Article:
Introducing Adapter Design Pattern

Tram Ho


** Other name: ** Wrapper


An adapter is a structural design pattern that allows interfaces that are not compatible with each other to interact with each other.


Imagine that you are creating an application that tracks the stock market. The application loads stock data from multiple sources in XML format and then displays the tabular diagrams presented to the user. At some point, you decide to improve the application by integrating a 3rd party intelligent analytics library. But there is one problem: This library only works with data in JSON format.

You cannot just insert the library because it requires data in a format that is not compatible with your application.

You can edit the library so it can process XML. However, this may break some existing code that is dependent on the library. And not to mention that you probably didn’t have access to the library’s source code in the first place, making this approach impossible to implement.


You can create an Adapter. This is a special object that converts the look and feel of one object so that another can understand it.

The adapter wraps one of the objects to hide the complicated transitions that take place behind the scenes. The wrapped object doesn’t even know about the adapter. For example, you could wrap an object operating in meters and kilometers in an adapter that converts all the data into feet and miles.

Adapters can not only convert data into many different formats, but also help objects with different interfaces to interact with each other. How it works together follows:

  1. The adapter gets an interface compatible with one of the existing objects.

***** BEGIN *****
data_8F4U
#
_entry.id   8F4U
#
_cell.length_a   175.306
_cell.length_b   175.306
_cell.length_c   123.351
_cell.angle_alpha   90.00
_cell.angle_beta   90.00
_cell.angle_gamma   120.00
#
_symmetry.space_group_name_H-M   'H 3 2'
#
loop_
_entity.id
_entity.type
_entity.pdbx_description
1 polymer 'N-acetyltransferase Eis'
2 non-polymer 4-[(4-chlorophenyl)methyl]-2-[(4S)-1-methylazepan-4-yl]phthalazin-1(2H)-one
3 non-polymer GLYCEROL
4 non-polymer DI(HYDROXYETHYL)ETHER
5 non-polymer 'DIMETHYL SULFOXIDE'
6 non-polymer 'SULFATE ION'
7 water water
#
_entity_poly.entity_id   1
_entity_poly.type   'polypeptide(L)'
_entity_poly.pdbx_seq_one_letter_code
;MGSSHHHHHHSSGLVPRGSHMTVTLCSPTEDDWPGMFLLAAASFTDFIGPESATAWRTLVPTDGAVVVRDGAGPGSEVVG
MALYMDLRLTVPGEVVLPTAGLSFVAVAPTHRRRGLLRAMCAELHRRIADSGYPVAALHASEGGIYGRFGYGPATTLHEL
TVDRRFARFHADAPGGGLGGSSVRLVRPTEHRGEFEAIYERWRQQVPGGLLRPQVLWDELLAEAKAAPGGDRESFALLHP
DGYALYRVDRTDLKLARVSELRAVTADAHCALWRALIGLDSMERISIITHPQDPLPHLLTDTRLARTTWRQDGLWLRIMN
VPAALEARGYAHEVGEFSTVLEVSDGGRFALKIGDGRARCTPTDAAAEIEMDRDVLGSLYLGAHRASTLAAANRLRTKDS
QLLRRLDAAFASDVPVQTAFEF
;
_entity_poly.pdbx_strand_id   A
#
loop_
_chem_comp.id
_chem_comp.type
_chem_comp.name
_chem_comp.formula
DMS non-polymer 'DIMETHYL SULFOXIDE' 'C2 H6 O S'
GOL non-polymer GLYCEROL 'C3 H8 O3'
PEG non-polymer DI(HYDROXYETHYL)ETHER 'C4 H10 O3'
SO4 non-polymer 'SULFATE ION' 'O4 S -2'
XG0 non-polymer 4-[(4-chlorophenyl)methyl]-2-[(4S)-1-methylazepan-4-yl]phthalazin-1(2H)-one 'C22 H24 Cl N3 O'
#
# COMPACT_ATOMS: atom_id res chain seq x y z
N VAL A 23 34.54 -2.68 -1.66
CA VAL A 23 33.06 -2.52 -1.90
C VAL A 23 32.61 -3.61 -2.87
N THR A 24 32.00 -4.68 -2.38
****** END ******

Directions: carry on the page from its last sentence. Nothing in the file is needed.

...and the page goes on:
2. Using this interface, an existing object can securely call the adapter’s methods.
  3. When called, the adapter passes the request to the second object, but in the format and order that the second object expects. Sometimes, we can even create a bidirectional adapter to convert calls in both directions.

Let’s go back to our stock market application. To solve the problem of incompatible formats, you can create an XML to JSON adapter for every library class in which your code works directly. Then, you edit your code to only communicate with the library through these adapters. When an adapter receives a call, it translates the received XML data into a JSON structure and passes the call to the appropriate methods of a wrapped object.


Adapter Object This implementation uses the principle of object composition: Adapter implements the interface of one object and wraps the other. This can be written in all popular programming languages.

Structure of the DP adapter (adapter object)

  1. Client is a class containing the existing business logic of the program.
  2. The client interface describes a protocol that other classes must follow in order to interact with the client code.